Record-setting cold weather has paralyzed much of America, bringing freezing temperatures and snow to parts of the country that haven't seen such weather in decades — if ever in modern history.
More than 3 million Americans were without power Monday. The vast majority of those power outages — more than 2.6 million — were in Texas, CNN reports, where freezing temperatures and high demand for heat set off rolling outages. Austin, "the city with palm trees and typically mild weather," was covered with six inches of snow, "an amount not seen since 1966," The New York Times reports.
Texas' power outages can be attributed to "an electricity grid that is independent from surrounding states, low natural gas supplies, along with sky-high prices and reduced output from the state's numerous wind turbines," The Washington Post explains.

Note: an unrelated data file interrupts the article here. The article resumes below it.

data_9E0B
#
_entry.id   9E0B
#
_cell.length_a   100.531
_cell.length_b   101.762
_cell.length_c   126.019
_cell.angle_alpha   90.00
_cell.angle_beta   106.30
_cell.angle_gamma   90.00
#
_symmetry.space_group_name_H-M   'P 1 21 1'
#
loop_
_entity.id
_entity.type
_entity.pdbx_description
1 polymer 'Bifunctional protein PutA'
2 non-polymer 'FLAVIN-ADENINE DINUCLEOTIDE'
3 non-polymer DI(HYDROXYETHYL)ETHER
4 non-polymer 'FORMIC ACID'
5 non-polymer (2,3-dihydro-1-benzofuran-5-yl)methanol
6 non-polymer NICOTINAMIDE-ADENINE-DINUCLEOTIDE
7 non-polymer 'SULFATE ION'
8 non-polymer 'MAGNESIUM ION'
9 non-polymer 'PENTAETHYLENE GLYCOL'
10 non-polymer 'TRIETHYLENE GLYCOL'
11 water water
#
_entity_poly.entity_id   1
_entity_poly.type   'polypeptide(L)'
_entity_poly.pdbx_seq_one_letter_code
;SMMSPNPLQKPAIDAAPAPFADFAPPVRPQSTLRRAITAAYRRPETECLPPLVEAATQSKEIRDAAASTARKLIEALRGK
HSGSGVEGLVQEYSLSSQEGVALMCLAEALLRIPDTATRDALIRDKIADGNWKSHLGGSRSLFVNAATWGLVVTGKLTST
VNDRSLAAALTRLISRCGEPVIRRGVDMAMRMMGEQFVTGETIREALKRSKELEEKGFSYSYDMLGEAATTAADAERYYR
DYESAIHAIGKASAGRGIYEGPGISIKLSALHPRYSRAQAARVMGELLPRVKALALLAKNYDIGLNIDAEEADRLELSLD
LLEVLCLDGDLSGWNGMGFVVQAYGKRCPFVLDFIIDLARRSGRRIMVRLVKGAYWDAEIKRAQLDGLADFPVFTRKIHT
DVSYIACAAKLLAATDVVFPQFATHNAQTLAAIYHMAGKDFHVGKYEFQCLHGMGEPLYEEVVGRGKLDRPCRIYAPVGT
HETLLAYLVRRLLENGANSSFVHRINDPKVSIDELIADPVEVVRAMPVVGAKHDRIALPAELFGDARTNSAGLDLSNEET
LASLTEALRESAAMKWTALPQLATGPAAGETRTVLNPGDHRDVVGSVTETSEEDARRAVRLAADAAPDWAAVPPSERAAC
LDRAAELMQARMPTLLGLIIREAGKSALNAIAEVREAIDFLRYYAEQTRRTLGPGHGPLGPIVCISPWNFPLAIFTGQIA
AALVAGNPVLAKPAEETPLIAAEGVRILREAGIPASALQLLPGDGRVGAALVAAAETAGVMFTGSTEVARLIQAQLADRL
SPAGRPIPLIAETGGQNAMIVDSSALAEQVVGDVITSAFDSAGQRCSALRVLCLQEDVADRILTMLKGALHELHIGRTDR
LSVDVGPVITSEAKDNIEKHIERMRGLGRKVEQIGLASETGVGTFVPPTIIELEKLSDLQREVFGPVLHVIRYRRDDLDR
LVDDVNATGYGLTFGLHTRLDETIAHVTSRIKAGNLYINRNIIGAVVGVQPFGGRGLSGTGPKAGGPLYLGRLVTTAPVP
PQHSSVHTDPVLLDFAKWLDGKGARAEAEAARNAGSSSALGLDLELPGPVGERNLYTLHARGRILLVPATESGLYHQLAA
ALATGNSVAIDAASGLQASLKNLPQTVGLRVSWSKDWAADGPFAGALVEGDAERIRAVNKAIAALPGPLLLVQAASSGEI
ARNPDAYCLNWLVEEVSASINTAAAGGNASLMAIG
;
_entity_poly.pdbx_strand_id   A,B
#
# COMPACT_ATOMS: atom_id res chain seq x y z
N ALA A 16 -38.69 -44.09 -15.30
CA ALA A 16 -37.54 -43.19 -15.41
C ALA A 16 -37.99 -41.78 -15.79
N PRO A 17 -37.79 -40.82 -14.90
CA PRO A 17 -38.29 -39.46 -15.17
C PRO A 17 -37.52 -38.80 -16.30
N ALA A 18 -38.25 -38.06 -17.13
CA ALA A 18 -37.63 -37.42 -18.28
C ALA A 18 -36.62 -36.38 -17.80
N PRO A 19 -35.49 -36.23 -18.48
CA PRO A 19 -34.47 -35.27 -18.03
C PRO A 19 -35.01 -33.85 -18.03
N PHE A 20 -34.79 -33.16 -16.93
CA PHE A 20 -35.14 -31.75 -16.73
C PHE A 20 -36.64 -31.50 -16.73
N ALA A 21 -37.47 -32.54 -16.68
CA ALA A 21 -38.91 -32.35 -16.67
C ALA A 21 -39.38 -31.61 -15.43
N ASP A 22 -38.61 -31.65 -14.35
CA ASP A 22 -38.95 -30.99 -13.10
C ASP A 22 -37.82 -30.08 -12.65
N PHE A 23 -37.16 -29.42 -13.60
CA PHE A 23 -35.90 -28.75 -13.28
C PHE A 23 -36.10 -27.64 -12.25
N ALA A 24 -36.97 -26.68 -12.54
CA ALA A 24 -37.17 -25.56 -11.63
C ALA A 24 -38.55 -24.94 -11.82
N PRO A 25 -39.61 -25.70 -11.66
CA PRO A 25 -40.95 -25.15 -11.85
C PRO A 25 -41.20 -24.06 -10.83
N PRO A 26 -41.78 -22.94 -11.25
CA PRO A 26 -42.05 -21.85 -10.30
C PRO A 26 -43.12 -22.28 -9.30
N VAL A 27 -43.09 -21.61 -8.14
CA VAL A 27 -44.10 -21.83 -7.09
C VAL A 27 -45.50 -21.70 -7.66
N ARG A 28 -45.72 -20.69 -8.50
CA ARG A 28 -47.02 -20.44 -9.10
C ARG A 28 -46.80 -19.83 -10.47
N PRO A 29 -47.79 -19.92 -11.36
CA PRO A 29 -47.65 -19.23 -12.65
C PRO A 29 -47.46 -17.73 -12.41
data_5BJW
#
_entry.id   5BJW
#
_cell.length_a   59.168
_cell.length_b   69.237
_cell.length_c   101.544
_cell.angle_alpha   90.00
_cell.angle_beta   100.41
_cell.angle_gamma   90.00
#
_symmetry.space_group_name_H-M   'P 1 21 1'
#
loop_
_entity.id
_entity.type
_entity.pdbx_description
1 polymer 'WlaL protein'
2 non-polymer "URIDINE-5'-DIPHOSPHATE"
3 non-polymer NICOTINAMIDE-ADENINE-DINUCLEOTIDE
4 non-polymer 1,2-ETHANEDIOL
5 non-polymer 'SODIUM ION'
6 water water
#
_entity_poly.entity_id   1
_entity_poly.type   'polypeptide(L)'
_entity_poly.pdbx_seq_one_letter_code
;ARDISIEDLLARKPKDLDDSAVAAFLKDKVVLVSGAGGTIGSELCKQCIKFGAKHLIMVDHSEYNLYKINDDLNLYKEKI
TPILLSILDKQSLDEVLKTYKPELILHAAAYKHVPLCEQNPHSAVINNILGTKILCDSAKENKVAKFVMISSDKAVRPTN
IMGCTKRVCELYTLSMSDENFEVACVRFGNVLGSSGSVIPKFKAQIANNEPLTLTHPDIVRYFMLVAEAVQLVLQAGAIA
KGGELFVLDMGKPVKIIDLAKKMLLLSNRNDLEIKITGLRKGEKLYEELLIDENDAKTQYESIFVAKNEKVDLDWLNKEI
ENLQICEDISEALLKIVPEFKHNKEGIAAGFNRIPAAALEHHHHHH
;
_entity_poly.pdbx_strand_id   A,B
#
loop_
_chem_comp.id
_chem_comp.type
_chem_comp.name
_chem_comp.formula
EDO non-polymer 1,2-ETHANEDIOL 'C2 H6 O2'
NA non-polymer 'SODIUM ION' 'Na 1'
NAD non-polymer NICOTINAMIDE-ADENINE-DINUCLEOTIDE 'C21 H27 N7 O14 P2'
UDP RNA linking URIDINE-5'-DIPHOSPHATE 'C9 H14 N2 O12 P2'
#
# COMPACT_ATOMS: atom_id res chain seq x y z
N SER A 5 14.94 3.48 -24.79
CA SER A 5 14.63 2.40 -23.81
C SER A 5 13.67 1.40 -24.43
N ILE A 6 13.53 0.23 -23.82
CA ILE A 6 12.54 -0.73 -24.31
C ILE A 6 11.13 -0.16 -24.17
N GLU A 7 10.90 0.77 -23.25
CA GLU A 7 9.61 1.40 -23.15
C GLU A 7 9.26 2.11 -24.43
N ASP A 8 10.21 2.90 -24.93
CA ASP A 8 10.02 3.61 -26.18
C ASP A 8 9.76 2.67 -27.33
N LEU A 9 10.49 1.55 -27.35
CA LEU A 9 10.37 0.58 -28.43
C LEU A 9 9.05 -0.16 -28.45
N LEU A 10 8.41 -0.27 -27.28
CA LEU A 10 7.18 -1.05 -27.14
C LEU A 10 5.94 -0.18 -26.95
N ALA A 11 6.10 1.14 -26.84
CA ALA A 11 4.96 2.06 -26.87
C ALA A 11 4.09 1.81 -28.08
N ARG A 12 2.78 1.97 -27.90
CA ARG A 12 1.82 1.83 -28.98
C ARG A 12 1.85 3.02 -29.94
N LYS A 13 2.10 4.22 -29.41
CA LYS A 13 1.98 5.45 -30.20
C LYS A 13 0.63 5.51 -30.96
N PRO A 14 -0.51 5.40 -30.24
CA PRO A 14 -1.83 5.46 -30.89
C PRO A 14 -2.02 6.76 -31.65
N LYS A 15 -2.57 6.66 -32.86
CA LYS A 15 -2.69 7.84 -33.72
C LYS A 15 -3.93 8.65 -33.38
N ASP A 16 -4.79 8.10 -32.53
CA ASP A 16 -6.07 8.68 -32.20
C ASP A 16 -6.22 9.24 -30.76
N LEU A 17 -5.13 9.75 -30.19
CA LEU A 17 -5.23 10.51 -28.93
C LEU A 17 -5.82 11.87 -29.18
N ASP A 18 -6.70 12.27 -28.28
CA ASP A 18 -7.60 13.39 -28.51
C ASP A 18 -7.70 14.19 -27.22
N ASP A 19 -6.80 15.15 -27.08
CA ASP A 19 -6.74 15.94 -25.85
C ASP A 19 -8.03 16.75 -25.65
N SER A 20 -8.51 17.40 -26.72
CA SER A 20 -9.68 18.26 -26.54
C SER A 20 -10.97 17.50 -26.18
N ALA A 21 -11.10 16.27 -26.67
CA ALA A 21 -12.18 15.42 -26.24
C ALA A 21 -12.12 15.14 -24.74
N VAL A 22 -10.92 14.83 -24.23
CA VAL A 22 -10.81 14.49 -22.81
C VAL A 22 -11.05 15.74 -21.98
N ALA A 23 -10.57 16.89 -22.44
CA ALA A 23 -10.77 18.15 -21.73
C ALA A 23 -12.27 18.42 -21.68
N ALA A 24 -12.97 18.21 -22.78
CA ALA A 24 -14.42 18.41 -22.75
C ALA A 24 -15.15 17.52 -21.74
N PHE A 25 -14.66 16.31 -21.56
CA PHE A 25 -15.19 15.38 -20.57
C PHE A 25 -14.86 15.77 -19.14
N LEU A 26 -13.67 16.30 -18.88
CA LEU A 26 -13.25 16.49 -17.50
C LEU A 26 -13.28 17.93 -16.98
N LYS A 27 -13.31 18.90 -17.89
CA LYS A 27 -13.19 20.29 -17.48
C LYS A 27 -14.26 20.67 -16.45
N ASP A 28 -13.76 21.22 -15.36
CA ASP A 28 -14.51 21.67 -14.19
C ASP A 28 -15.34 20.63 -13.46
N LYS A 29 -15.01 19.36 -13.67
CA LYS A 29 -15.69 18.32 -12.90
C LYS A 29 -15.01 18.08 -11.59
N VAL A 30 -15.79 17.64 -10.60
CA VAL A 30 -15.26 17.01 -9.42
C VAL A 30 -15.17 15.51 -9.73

In some parts of the country, temperatures were 50 degrees below average, making the central United States "the most unusually cold region on the planet," the Post reports. Oklahoma City, Oklahoma, was bracing for temperatures of -10 Fahrenheit, which would make Monday night the coldest night ever observed. Wind chills hit -40 and -50 in parts of Nebraska, Kansas, and Colorado. "There is the potential for more than 240 cold temperature records to be broken by Tuesday evening," CNN reports.
This is just the first of two major winter storms expected this week. The second is forecast to hit on Wednesday.
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